Inequality Statistics

The top 10 percent has 50 percent of the country’s income, and the upper 1 percent has 20 percent of the country’s income. A quarter of American workers struggle on wages of less than $10 an hour, putting them below the poverty line, while the income of the average CEO of a major corporation is more than 300 times the pay of his or her average worker, a massive increase given that in the 1950s the average CEO made 20 times what his or her worker made. This income inequality is global. The richest 1 percent of the world’s population controls 40 percent of the world’s wealth. And it is getting worse.

Economist Richard Wolff said when we spoke in New York: “We’ve had 30 or 40 years where corporations paid less taxes than they ever did. They made more money than they ever did. They have been able to keep wages stagnant while the productivity of labor rose.  When capitalism collapsed in the 1930s, the response of the working class was to form unions, strike and protest. The workers pitted power against power. They forced the oligarchs to respond with the New Deal, which created 12 million government-funded jobs, Social Security, the minimum wage and unemployment compensation. The country’s infrastructure was modernized and maintained. The Civilian Conservation Corps (CCC) alone employed 300,000 workers to form and maintain national parks.  “The message of the organized working class was unequivocal,” Wolff said. “Either you help us through this Depression or there will be a revolution.”

The New Deal programs were paid for by taxing the rich. Even in the 1950s, during the Eisenhower presidency, the top marginal rate was 91 percent.  The last remaining regulations to thwart corporate pillage and pollution are removed. Although government is the only mechanism we have to protect ourselves from predatory oligarchs and corporations, the rich tell us that government is the problem, not the solution. Austerity and a bloated and out-of-control military budget, along with the privatization of public services and institutions such as utilities and public education, we are assured, are the way to economic growth.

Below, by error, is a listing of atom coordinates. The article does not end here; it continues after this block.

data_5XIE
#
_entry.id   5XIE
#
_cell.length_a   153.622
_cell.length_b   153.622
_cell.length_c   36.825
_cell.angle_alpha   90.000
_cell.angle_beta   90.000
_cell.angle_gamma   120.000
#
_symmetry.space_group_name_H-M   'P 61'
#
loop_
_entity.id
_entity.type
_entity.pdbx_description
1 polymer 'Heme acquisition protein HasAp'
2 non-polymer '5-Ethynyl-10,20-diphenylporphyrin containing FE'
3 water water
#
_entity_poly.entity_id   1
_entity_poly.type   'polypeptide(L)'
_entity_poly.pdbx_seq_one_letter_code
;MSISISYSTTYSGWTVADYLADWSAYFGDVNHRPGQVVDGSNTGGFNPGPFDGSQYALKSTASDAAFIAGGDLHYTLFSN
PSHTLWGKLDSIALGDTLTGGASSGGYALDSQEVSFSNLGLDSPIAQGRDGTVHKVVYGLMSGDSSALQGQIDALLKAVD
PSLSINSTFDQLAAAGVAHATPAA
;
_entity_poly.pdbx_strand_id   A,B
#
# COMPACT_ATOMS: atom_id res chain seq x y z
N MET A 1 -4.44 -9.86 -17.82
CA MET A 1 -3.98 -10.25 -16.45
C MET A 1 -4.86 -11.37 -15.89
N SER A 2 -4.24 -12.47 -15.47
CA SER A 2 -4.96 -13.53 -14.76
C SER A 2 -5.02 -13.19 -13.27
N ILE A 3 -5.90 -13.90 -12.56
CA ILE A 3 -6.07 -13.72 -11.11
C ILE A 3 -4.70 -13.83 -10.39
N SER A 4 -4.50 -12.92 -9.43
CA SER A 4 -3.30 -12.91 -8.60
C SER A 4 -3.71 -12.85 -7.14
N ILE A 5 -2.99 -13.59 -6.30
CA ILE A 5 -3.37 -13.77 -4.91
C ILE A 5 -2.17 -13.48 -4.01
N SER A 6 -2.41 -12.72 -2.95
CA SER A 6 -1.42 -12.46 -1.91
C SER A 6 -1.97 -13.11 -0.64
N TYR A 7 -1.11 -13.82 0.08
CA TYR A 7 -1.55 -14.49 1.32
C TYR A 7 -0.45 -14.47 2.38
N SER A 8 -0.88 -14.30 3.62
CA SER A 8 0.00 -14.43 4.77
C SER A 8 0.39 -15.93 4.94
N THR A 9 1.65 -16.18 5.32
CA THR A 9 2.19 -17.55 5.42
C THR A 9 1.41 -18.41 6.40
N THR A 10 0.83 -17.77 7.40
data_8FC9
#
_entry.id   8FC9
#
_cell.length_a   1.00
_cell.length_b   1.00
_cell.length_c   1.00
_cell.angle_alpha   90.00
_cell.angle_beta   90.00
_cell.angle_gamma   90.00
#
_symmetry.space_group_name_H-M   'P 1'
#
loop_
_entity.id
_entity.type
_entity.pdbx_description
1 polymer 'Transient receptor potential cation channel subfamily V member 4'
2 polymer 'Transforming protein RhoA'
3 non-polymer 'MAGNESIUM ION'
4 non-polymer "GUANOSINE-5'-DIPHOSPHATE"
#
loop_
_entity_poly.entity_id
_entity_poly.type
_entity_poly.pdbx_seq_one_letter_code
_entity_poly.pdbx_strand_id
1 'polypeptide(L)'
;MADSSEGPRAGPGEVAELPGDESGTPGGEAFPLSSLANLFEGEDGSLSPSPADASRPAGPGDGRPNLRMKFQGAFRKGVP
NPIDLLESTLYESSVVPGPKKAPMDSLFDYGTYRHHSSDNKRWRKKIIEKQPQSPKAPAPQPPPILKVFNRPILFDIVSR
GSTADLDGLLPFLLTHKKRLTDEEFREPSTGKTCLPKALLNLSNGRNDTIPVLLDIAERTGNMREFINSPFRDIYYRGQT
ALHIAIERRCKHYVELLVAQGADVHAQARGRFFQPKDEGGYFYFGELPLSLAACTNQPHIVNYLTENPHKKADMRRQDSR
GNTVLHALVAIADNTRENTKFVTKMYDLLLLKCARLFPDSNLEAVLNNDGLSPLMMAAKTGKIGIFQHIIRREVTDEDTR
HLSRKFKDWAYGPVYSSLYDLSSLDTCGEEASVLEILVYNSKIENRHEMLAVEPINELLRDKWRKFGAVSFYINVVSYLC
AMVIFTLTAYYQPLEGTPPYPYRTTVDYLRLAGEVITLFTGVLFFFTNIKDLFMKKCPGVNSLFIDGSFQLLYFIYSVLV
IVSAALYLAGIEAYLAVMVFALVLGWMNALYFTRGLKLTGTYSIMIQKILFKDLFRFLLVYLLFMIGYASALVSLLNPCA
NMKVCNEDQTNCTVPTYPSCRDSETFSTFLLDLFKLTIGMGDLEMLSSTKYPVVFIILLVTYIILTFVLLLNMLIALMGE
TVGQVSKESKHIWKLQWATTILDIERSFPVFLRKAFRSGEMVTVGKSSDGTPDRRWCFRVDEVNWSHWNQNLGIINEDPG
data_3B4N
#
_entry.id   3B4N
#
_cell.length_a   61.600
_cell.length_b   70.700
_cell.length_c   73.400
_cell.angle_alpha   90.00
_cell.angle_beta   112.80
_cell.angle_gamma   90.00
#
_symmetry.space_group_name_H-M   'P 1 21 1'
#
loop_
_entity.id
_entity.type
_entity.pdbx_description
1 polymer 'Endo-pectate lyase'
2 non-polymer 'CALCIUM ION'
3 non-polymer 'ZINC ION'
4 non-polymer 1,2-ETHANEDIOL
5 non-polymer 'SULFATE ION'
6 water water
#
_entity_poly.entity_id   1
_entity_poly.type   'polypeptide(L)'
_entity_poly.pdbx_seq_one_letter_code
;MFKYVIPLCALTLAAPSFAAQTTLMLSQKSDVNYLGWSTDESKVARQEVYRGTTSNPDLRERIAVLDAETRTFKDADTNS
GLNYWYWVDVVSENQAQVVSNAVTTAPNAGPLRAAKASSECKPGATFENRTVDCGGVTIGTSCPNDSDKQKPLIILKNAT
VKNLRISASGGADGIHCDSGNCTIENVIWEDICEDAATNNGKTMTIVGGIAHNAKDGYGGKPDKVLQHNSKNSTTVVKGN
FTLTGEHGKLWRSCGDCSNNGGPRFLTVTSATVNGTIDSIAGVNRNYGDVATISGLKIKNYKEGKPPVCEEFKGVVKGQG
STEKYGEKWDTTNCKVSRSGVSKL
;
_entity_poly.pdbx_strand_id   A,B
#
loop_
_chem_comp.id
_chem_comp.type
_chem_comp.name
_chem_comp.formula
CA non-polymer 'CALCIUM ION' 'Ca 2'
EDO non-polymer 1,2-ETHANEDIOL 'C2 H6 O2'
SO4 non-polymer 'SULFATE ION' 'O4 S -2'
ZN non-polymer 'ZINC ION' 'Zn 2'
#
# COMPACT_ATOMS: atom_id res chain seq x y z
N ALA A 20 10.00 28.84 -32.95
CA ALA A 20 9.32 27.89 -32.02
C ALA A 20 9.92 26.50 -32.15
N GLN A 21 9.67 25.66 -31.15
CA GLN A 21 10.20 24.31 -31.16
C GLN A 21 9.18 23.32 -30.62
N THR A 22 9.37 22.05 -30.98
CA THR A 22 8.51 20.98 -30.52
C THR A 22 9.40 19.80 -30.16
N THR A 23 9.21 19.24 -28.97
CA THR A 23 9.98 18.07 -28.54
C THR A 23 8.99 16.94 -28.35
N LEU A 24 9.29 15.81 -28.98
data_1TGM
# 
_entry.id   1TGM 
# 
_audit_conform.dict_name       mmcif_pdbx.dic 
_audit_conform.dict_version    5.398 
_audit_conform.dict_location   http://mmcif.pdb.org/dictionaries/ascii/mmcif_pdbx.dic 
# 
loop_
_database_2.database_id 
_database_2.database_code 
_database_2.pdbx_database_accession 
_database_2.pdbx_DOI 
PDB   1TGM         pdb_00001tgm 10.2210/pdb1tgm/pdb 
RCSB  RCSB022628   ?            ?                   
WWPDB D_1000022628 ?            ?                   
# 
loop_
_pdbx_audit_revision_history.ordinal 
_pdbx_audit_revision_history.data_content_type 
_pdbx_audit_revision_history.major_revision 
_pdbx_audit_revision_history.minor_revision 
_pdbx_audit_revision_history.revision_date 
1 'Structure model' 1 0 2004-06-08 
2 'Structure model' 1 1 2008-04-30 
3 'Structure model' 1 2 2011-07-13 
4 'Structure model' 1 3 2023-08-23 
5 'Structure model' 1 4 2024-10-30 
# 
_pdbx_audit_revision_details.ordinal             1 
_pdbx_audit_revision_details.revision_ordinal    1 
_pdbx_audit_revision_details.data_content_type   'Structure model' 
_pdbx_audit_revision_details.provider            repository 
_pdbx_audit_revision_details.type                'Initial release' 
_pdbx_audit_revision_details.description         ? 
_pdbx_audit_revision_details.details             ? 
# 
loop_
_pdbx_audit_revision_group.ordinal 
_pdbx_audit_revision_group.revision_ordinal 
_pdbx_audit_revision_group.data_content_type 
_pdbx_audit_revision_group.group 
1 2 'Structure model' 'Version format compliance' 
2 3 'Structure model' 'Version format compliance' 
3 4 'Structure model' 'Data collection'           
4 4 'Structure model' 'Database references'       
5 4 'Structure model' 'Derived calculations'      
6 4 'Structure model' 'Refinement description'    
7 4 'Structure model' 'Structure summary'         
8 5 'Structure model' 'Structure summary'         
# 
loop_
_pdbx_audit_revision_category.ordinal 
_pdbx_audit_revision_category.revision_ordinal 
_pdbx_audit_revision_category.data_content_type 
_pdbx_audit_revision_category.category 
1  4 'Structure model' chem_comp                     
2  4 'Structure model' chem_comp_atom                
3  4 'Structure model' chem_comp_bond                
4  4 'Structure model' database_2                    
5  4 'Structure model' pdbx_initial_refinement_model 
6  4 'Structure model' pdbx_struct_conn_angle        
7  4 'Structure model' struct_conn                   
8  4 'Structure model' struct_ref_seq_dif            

“You don’t have to be a statistical genius to understand that over the last 10 years, a significant number of people gave up looking because it’s too disgusting,” Wolff said. “The jobs they were offered were inferior to what they had before or so insecure that it made their family life impossible. They went back to school, went into the illegal economy or began to live off their friends, relatives and neighbors.”

“The quality of the jobs, the security, the benefits and the impact on physical and mental health have been cascading downward as the wages remain stagnant,” he went on. “We’re not in a recovery. We’re in an ongoing decline, which, by the way, is why Mr. Trump got elected. This is happening to capitalism in Western Europe, Japan and the United States. This is why an angry working class is looking for ways to express and change its circumstances.”

“Society has a responsibility to itself,” Wolff said. “If the private sector can’t or won’t manage that, then the public sector has to step in. It’s what [Franklin] Roosevelt said when he came on the radio: ‘If there are millions of Americans who ask for nothing other than a job, and the private sector can’t provide it, then it’s up to me. Who else is going to do it?’ If we cut back on welfare we are making people depend on the private sector. What happens to people thrown on a private capital sector that cannot and will not function in a socially acceptable way?”